Boyzlife review: Strings Attached leaves something to be desired in otherwise good album

Boyzlife is the weird, unexpected amalgamation of Keith Duffy and Brian McFadden. Duffy is best known for his time in Boyzone, the hit 1990s band with incredible hits such as “No Matter What” and “Love Me For A Reason”. McFadden hails from Westlife, and was involved in enormous bangers such as “My Love”.

The combination of the two bands – Boyzone and Westlife – have created a freshly scripted merger of the two, dubbed Boyzlife.

Strings Attached is the first album from this Frankenstein’s Monster of music, and it has a lot of love to give.

The album is made up of nine hit songs from both of the bands’ histories, but with an added twist.

The songs have been remixed and reformed with help from the Royal Philharmonic Orchestra.


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The added pieces of glorious strings to each song allows every composition to show off the real backbone behind it.

Included in the album is some of the bands’ exceptional hits, but some stand out more than others.

Flying Without Wings is an objectively fantastic song, and therefore is only accentuated further with the strings behind it.

Although fans of the song may struggle to see through its pop song roots, newcomers to these songs (if there are any) will never know it was originally a floor filler.

Meanwhile the haunting display of love told in Queen of my Heart does exceptional things for both Duffy and McFadden’s voices.

Allowing each of them to take a second to really find their vocal niches allows the pair to transcend into some glorious notes.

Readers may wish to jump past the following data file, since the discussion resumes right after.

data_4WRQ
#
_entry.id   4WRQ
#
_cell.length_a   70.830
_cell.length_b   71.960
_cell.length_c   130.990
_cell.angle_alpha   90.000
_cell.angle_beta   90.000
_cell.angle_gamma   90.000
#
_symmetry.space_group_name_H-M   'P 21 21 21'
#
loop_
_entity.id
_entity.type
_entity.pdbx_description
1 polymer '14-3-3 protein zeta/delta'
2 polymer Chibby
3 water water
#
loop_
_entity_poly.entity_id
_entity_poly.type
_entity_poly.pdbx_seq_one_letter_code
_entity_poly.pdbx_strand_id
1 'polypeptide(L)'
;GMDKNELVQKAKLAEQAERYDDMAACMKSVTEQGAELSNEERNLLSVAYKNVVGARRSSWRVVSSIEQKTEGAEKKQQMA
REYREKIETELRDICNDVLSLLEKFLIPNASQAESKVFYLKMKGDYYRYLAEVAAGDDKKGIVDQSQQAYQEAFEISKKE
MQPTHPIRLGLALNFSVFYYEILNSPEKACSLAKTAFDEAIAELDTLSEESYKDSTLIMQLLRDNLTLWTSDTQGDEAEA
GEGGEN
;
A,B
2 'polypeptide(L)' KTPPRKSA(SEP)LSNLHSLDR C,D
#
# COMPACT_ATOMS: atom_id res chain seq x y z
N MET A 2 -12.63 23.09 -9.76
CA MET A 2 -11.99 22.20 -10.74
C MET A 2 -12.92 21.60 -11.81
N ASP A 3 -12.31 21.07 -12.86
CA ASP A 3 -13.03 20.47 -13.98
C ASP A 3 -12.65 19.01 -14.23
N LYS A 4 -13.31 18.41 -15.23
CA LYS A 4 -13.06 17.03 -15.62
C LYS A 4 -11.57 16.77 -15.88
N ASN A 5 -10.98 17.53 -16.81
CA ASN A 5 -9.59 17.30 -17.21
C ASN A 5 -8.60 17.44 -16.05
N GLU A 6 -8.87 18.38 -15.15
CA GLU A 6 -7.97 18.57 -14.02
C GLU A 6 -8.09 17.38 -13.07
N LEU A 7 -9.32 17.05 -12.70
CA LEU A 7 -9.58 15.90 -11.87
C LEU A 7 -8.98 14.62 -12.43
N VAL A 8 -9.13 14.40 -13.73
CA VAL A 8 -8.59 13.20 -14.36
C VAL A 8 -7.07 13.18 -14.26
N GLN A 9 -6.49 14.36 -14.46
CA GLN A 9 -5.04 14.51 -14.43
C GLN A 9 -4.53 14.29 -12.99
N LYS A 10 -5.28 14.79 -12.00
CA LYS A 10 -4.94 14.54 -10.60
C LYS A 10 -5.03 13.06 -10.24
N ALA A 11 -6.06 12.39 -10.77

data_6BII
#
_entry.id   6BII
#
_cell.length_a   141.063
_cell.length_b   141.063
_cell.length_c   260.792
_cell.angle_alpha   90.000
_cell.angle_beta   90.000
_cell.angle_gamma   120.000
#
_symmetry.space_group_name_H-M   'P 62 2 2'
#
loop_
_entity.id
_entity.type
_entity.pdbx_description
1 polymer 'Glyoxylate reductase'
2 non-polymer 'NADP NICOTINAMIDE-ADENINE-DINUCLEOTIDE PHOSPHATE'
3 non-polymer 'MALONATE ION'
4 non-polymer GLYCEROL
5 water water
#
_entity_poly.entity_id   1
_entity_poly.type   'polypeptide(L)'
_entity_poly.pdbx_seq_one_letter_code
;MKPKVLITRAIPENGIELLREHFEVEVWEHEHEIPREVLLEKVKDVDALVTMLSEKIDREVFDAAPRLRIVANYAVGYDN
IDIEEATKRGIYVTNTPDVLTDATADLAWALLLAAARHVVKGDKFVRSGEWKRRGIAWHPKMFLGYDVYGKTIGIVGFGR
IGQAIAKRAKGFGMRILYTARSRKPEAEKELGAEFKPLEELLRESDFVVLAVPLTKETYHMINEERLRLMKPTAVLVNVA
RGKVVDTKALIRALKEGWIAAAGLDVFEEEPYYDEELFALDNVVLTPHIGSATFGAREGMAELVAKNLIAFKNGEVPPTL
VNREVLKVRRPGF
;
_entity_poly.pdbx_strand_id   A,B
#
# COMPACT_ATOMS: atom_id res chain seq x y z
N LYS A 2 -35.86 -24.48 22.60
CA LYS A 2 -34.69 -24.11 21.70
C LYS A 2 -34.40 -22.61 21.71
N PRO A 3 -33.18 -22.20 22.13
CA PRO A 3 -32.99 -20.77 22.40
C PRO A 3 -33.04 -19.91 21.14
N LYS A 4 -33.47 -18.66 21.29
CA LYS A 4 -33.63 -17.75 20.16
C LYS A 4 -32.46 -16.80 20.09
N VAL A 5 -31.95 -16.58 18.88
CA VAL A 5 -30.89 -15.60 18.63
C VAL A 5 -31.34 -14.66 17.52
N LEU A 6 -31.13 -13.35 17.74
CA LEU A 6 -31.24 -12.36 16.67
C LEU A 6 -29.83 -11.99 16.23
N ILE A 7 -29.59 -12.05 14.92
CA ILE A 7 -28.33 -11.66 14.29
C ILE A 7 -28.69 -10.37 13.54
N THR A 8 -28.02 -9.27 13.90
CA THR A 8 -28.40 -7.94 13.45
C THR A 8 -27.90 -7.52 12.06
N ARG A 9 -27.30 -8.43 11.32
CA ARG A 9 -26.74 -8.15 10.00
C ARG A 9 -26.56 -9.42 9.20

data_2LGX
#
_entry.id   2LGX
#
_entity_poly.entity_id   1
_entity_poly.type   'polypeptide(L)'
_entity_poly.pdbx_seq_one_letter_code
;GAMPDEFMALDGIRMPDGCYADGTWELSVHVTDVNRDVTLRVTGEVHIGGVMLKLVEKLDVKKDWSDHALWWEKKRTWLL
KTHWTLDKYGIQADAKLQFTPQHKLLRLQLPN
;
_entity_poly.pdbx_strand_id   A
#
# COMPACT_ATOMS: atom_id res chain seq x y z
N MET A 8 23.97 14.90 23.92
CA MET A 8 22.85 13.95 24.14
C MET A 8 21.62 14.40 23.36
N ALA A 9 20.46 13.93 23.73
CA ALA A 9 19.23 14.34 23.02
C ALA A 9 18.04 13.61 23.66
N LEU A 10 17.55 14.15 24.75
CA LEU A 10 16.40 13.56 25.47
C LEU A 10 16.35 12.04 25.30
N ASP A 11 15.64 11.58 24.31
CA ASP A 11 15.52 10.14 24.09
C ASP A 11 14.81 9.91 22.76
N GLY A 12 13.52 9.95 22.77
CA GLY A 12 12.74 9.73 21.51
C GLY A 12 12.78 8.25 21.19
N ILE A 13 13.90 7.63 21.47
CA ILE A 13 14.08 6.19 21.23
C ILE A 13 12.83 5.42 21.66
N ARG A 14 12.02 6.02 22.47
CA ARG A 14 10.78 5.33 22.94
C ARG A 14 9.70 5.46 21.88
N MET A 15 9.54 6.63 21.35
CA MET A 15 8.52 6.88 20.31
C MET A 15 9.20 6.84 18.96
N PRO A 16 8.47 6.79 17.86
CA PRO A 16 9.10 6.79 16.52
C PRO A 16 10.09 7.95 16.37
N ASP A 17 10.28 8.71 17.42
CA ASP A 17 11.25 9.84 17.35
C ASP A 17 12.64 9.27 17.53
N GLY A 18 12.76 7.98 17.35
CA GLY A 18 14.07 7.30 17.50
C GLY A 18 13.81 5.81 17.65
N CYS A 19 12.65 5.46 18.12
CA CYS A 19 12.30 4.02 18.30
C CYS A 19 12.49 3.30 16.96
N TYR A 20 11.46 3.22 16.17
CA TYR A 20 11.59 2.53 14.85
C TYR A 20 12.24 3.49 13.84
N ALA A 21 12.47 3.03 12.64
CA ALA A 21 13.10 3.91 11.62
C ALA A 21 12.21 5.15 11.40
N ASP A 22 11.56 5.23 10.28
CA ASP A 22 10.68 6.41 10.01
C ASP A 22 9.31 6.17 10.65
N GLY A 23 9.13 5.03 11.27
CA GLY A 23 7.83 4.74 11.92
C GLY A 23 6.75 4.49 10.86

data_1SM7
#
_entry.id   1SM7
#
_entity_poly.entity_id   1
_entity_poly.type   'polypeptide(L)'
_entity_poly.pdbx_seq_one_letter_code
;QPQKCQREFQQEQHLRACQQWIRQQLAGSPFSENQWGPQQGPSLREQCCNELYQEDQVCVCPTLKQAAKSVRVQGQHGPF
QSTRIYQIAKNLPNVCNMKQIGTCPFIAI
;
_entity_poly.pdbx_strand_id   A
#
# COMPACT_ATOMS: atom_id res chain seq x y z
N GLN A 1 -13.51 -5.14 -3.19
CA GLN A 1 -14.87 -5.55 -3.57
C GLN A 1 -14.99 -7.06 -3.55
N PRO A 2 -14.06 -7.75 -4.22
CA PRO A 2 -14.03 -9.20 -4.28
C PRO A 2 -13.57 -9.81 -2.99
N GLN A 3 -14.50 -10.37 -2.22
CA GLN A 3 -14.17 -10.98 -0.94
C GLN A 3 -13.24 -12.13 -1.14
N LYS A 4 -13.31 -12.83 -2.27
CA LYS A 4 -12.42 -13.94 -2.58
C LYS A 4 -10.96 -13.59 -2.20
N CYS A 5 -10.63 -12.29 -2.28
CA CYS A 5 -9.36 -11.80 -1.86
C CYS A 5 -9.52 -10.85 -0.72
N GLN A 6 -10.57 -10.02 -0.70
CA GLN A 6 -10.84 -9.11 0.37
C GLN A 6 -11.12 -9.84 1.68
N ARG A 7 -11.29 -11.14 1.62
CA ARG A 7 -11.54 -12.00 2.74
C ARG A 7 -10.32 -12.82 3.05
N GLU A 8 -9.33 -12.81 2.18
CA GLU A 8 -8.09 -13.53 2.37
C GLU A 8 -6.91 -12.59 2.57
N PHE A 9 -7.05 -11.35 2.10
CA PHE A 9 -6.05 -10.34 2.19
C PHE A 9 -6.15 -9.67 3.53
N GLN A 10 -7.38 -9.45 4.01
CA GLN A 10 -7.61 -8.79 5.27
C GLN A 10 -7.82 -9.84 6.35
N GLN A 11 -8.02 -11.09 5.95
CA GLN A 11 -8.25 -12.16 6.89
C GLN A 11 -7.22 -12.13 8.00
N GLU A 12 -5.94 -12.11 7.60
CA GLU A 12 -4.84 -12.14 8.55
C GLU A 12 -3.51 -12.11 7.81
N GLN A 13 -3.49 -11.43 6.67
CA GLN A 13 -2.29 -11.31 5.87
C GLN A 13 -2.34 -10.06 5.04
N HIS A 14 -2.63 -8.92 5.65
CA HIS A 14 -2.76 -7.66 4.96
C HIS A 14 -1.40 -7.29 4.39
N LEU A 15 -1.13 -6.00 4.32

However this is not always the case. Some songs demonstrate the pair reaching higher notes in their vocal registers at the same time – but their tones don’t seem to work together well, which may leave some listeners a bit turned off by the attempts.

Thankfully, Westlife’s seminal ballad Unbreakable is one of the stars of the album.

While the original pop version of Unbreakable was certainly a way for Westlife to show off their vocal cords, it has expanded the horizons once again for both Duffy and McFadden.

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Love Me For A Reason also rounds off the album with another exceptional adaptation which uses the Royal Philharmonic Orchestra only scarcely.

However the strings are utilised just enough to allow the delicate notes of the song come out.

Not all of the songs included in Strings Attached transition into pseudo-classical compositions, however.

Picture of You – the Boyzone epic – doesn’t seem to work too well in a slower, more thoughtful manner.


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Some of the pop song’s cracks begin to show when used in a more traditional setting.

Thankfully the hard work the strings utilise to bring the song back from the dead seems to work well.

Boyzlife is an odd entry to the pop world – but perhaps a welcome one. Where a lot of bands fizzle out and struggle to come up with newer content – which is never as good as its previous work – Boyzlife reinvigorates their already well-loved music with an incredible new take. Fans of the genre, and the bands, will certainly love the work displayed here, even if it is a little rough around the edges.

Boyzlife Strings Attached is out now.

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